A large share of the concern over China\’s effect on the world economy starts with large Chinese trade surpluses. But in the first few months of 2018, China\’s trade balance was negative(using the standard broad measure of the current account balance). That is, China had a trade deficit, not a trade surplus. For example, the Economist magazine reports: \”China’s vanished current-account surplus will change the world economy\” (May 17, 2018). The South China Morning Post reports: \”China’s first current account deficit for 17 years ‘could signal fundamental shift\” (May 4, 2018).
Here\’s a figure showing China\’s pattern of trade imbalances since the late 1990s. Notice that although China\’s economic reforms and very rapid growth started in the late 1970s, its trade balance was fairly close to zero during late 1990s and early 2000s. Then China\’s trade surplus exploded in size before the Great Recession, fluctuated for a few years while gradually trending down, and then turns negative in early 2018.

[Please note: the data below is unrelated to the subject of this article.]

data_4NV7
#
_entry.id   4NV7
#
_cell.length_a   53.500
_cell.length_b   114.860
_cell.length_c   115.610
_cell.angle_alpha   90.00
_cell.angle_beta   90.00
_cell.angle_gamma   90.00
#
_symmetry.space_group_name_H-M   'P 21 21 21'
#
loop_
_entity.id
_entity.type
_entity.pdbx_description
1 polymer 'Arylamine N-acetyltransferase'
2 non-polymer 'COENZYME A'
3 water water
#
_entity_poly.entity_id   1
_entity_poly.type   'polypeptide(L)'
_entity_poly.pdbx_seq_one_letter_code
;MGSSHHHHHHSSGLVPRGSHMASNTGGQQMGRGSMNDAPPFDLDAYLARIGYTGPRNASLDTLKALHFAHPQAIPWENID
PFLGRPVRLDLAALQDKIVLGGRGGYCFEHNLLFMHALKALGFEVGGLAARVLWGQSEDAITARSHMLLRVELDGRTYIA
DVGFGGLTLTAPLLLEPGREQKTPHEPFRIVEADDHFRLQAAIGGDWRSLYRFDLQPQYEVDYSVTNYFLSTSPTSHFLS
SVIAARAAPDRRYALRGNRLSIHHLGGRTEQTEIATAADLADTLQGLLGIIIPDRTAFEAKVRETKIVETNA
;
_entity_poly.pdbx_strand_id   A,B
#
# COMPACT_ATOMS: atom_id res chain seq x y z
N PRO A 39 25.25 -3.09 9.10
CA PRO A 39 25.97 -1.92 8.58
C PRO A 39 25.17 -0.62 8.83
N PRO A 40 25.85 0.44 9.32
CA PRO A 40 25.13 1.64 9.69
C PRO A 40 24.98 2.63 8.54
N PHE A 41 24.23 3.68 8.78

There\’s a seasonal pattern in China\’s economy that exports tend to be lower in the early months of the year. Assuming the usual rise in China\’s exports later in the year, China may well end the year with a trade surplus, but it will be quite modest in size.
I have argued before that thinking of the trade balance as a measure of the unfairness of trade is economically illiterate. But if you are someone who holds that belief, then consider what it implies. You must believe that China was a fair trader in the late 1990s and into the early 2000s (near-zero trade deficit), then it exploded into large trade unfairness, and less but fluctuating trade unfairness, before now returning to trade fairness. Such an interpretation taxes credulity. But if China\’s trade surpluses are the rationale for imposing trade barriers on Chinese imports, that rationale does not presently exist.
It is vastly more plausible to explain China\’s trade balance patterns by looking at the entry of China to the World Trade Organization in 2001; the way a booming US economy sucked in Chinese imports before the Great Recession, but less so afterwards; how China\’s economy is shifting to higher imports of services; and a variety of other factors.